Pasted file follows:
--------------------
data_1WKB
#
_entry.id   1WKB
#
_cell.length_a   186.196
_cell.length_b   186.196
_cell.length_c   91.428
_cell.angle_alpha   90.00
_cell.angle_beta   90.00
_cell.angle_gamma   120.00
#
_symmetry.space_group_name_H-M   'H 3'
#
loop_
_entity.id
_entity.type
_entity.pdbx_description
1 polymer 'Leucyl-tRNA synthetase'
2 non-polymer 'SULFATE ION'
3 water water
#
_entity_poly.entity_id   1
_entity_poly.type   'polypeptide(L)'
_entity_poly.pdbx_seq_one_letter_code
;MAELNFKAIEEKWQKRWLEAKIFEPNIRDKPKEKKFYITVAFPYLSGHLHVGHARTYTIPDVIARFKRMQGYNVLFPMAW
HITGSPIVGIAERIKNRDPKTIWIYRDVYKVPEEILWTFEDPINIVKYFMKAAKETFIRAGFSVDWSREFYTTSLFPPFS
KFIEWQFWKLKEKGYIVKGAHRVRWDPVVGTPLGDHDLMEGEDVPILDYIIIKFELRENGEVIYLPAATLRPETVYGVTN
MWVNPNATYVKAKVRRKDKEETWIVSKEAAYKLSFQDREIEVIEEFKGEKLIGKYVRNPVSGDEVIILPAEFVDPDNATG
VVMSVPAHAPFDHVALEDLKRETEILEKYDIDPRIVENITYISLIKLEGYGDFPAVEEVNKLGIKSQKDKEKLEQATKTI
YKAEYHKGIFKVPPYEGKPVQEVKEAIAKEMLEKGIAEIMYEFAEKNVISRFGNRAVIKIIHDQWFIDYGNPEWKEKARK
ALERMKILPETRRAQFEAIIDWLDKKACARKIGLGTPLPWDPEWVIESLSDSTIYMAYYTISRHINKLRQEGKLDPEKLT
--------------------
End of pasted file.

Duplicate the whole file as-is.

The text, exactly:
data_1WKB
#
_entry.id   1WKB
#
_cell.length_a   186.196
_cell.length_b   186.196
_cell.length_c   91.428
_cell.angle_alpha   90.00
_cell.angle_beta   90.00
_cell.angle_gamma   120.00
#
_symmetry.space_group_name_H-M   'H 3'
#
loop_
_entity.id
_entity.type
_entity.pdbx_description
1 polymer 'Leucyl-tRNA synthetase'
2 non-polymer 'SULFATE ION'
3 water water
#
_entity_poly.entity_id   1
_entity_poly.type   'polypeptide(L)'
_entity_poly.pdbx_seq_one_letter_code
;MAELNFKAIEEKWQKRWLEAKIFEPNIRDKPKEKKFYITVAFPYLSGHLHVGHARTYTIPDVIARFKRMQGYNVLFPMAW
HITGSPIVGIAERIKNRDPKTIWIYRDVYKVPEEILWTFEDPINIVKYFMKAAKETFIRAGFSVDWSREFYTTSLFPPFS
KFIEWQFWKLKEKGYIVKGAHRVRWDPVVGTPLGDHDLMEGEDVPILDYIIIKFELRENGEVIYLPAATLRPETVYGVTN
MWVNPNATYVKAKVRRKDKEETWIVSKEAAYKLSFQDREIEVIEEFKGEKLIGKYVRNPVSGDEVIILPAEFVDPDNATG
VVMSVPAHAPFDHVALEDLKRETEILEKYDIDPRIVENITYISLIKLEGYGDFPAVEEVNKLGIKSQKDKEKLEQATKTI
YKAEYHKGIFKVPPYEGKPVQEVKEAIAKEMLEKGIAEIMYEFAEKNVISRFGNRAVIKIIHDQWFIDYGNPEWKEKARK
ALERMKILPETRRAQFEAIIDWLDKKACARKIGLGTPLPWDPEWVIESLSDSTIYMAYYTISRHINKLRQEGKLDPEKLT